Monday, 30 May 2011


I love kedgeree. I think it may possibly be my favourite British breakfast. It's a funny invention which the British colonials created by fusing Indian cuisine with British smoked fish. Maybe because I am also a British Indian fusion myself is why I like it so much.

I normally make kedgeree with smoked haddock but found recently that smoked kippers are one of the cheapest fish in the supermarket so have recently been using them.

Kedgeree is quite easy to make and involves cooking most of the ingredients separately and then combining them at the end. All you need is; white rice, eggs, smoked fish, onions (red if you've got them), curry powder and as much butter as you feel comfortable using.

To begin with I steam some white basmati rice to my normal method and hard boil some eggs (two per person).

If you're using kippers all you need to do to cook them is put them in a tray and pour boiling water over them. They then need to be flaked. Try to remove as much fish skin as possible. The kipper water also needs to be kept for later.

When all this is done I then fry the onions sliced in butter adding a few teaspoons of curry powder before they're soft and translucent. The cooked rice then goes in the frying pan and needs to be coated in the onions and curry butter.

The kippers and some of the saved kipper water go in to make the kedgeree a bit moist. Now the important bit adding more butter.

The difference between a good kedgeree and a great kedgeree is the amount of butter. The more you put in the better it is. I once had kedgeree at The Wolsesley and it had so much butter it was like a savoury rice pudding. It was also the greatest kedgeree I've ever eaten.

Once the moral conflict regarding butter has been resolved it's ready to serve. I add the sliced boiled egg on top of each serving. It may be better to chuck in during the cooking but whenever I've tried the yolks fall out.

Tuesday, 10 May 2011

Oysters in New York

Oysters are very popular in New York and much cheaper than in Britain. The culture here is to go to a bar and have some oysters while having a drink in the early evening.

Millers Tavern in Williamsburg does $1 dollar oysters every day from 4pm. We had a dozen between us.

A good drink I found to have with the Oysters in Millers was a left hand milk stout a drink which goes very well with oysters. Milk stout is a stout similar to Guinness but it has lactose sugar from milk added when brewing. Yeast cannot break down lactose sugar so it gives the stout a creamier body and a much sweeter taste. It's nice but you can't really drink more than two without feeling full.

We also went to the most famous place for oysters in New York the Oyster Bar at Grand Central Station . It is a crazy busy tourist destination but worth it for the oysters and the station itself is beautiful. The prices at the oyster bar are a bit higher than other places but they do have a huge variety from all across North America.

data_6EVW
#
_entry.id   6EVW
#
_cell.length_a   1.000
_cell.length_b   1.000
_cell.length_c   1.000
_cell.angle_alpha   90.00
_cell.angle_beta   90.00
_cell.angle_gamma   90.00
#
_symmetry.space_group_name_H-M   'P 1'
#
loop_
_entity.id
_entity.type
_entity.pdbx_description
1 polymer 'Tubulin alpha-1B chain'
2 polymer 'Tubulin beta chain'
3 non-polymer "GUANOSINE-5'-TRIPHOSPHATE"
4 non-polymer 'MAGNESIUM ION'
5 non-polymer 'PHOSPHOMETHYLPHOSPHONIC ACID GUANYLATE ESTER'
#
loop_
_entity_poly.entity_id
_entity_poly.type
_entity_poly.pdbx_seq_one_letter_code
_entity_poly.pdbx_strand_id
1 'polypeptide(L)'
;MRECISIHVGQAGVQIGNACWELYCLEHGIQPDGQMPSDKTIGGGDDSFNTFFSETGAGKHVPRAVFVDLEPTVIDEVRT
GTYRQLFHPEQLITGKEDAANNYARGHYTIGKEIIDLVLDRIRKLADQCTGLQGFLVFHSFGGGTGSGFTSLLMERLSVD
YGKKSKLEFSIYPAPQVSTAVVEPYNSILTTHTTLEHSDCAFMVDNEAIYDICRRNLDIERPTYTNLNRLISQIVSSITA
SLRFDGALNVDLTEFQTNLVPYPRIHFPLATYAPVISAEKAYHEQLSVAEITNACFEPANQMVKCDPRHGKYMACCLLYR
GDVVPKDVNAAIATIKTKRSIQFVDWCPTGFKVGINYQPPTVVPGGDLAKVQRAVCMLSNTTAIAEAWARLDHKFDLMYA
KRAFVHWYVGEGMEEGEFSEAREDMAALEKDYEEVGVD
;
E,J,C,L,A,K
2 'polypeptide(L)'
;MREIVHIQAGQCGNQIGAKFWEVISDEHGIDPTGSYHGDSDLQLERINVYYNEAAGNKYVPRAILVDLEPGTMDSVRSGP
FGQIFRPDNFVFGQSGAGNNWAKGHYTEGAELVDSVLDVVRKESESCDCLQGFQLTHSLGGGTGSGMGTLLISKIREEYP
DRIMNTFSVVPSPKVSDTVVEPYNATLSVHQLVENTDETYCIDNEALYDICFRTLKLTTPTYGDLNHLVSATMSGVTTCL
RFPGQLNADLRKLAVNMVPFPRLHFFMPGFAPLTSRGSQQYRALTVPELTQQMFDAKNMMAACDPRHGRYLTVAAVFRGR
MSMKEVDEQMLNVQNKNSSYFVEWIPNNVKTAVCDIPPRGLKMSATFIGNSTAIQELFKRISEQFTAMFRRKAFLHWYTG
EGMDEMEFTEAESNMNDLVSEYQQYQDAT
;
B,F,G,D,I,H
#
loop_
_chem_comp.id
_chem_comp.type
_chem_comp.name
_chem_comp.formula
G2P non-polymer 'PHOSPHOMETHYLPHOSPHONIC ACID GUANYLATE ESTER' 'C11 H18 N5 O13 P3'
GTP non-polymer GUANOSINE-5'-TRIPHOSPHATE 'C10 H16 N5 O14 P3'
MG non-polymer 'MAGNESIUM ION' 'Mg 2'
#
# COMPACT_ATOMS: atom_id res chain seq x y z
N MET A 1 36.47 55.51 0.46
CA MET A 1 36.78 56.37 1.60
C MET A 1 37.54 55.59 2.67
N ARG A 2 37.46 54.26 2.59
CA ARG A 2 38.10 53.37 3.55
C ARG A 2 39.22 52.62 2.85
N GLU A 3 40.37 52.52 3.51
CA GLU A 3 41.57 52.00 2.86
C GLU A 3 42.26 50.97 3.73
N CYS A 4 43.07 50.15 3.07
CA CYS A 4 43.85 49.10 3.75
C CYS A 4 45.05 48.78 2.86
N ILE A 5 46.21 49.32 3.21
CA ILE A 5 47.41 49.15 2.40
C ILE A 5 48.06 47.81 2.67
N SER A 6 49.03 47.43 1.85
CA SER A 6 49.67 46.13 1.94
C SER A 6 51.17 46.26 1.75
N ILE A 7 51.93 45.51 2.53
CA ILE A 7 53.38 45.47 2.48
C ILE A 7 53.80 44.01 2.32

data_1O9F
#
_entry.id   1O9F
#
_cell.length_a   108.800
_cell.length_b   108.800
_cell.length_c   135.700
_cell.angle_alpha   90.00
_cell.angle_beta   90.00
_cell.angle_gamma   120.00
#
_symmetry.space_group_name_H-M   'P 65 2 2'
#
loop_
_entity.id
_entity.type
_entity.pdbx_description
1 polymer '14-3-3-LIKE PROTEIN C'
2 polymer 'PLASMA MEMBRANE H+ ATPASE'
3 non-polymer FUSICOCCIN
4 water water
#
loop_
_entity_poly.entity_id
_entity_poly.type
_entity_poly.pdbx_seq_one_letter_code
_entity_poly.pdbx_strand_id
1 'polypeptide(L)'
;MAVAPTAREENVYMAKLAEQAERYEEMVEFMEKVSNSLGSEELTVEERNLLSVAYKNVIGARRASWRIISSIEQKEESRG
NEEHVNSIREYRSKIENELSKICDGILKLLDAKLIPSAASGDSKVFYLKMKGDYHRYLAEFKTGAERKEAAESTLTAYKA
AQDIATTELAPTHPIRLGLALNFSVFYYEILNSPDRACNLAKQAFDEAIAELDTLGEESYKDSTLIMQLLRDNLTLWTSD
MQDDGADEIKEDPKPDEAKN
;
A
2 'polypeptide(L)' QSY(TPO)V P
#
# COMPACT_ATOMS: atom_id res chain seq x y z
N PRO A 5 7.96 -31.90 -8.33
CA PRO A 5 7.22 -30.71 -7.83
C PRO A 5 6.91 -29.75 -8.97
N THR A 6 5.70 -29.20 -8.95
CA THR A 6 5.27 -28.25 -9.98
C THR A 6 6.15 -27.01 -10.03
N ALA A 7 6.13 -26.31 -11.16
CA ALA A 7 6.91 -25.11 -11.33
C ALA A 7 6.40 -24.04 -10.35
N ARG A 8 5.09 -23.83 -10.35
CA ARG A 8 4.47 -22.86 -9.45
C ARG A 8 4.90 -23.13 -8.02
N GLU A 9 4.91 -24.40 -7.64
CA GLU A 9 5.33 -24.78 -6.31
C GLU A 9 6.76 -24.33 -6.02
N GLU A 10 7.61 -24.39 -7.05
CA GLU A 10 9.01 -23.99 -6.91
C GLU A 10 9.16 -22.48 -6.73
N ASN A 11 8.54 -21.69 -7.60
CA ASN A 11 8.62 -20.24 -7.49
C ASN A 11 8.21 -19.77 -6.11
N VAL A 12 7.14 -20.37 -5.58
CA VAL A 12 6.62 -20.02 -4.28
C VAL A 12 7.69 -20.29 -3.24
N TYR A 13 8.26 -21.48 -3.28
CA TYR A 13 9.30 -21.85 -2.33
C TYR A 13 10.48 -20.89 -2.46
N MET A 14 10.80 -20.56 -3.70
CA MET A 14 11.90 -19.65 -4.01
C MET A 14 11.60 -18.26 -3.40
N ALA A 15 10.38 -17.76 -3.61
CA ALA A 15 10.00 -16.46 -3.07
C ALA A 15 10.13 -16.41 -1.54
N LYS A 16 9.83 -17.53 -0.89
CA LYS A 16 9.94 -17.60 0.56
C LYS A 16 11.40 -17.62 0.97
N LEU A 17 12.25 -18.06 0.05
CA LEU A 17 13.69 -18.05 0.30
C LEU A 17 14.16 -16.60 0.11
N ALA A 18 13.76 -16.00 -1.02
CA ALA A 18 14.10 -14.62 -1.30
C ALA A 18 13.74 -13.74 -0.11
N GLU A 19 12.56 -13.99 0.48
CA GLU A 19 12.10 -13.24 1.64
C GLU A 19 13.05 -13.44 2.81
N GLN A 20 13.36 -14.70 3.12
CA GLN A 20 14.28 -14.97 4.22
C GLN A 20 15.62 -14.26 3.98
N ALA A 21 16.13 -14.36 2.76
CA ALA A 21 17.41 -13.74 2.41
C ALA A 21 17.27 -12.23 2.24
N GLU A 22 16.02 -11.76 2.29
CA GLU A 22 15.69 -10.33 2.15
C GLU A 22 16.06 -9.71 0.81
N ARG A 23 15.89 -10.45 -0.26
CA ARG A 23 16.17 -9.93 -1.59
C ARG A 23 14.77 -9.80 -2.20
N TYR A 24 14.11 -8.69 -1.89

We had the house oyster platter of eight oysters for about $20 and I also ordered two oysters from Prince Edward Island in Canada as that's where my grandfathers family is from. They cost about $3 each

We got a huge selection of condiments to go with our Grand Central oysters: Lemon, vinegar, salt, pepper, tabasco, horseradish, some cheap looking oyster crackers and tomato ketchup. The ketchup seemed a bit odd and I couldn't really work out how it would go with the oysters. I just like to put a bit of lemon juice and a splash of tabasco on mine. The oyster bar also has a full menu of meals but they are very expensive compared to the rest of the city's restaurants so I'd recommend going somewhere else for a full meal.

Tuesday, 3 May 2011

Katz's Deli (bit of a rip off)

While in New York I visited Katz's deli. You know that famous deli that was in an awful film with Meg Ryan and Billy Crystal. It's become a bit of a tourist destination and not just for the movie. It's a famous old New York Jewish style deli. It's still got that old time New York look, the staff are all good old New Yorkers and they bake the bread and bagels on site. They also cure and cook all the meat in house. It's great that they've managed to keep the good old look and feel after all the fame. There is one huge elephant in the room however and that's the price. Everything in Katz's deli costs about five times what it would in any other deli in the city.

I had a pastrami sandwich which was great. The pastrami was cut straight off a freshly braised piece of meat from the cooker so was warm and tender. It did cost $16 which is a huge amount for a sandwich in New York.

I also noticed something about pickles in New York. Pickles are not picked in vinegar like we have them in the UK. They are pickled in brine so do not have the sharp vinegar taste. It's a subtler taste and probably why the Americans are able to stuff so many pickles in their sandwiches.

Mathilde had a smoked salmon and cream cheese bagel. It was good, definitely much better than a nasty chewy old Brick Lane bagel but cost $12 which is about £8. A bagel or sandwich from a deli in New York normally costs about $5.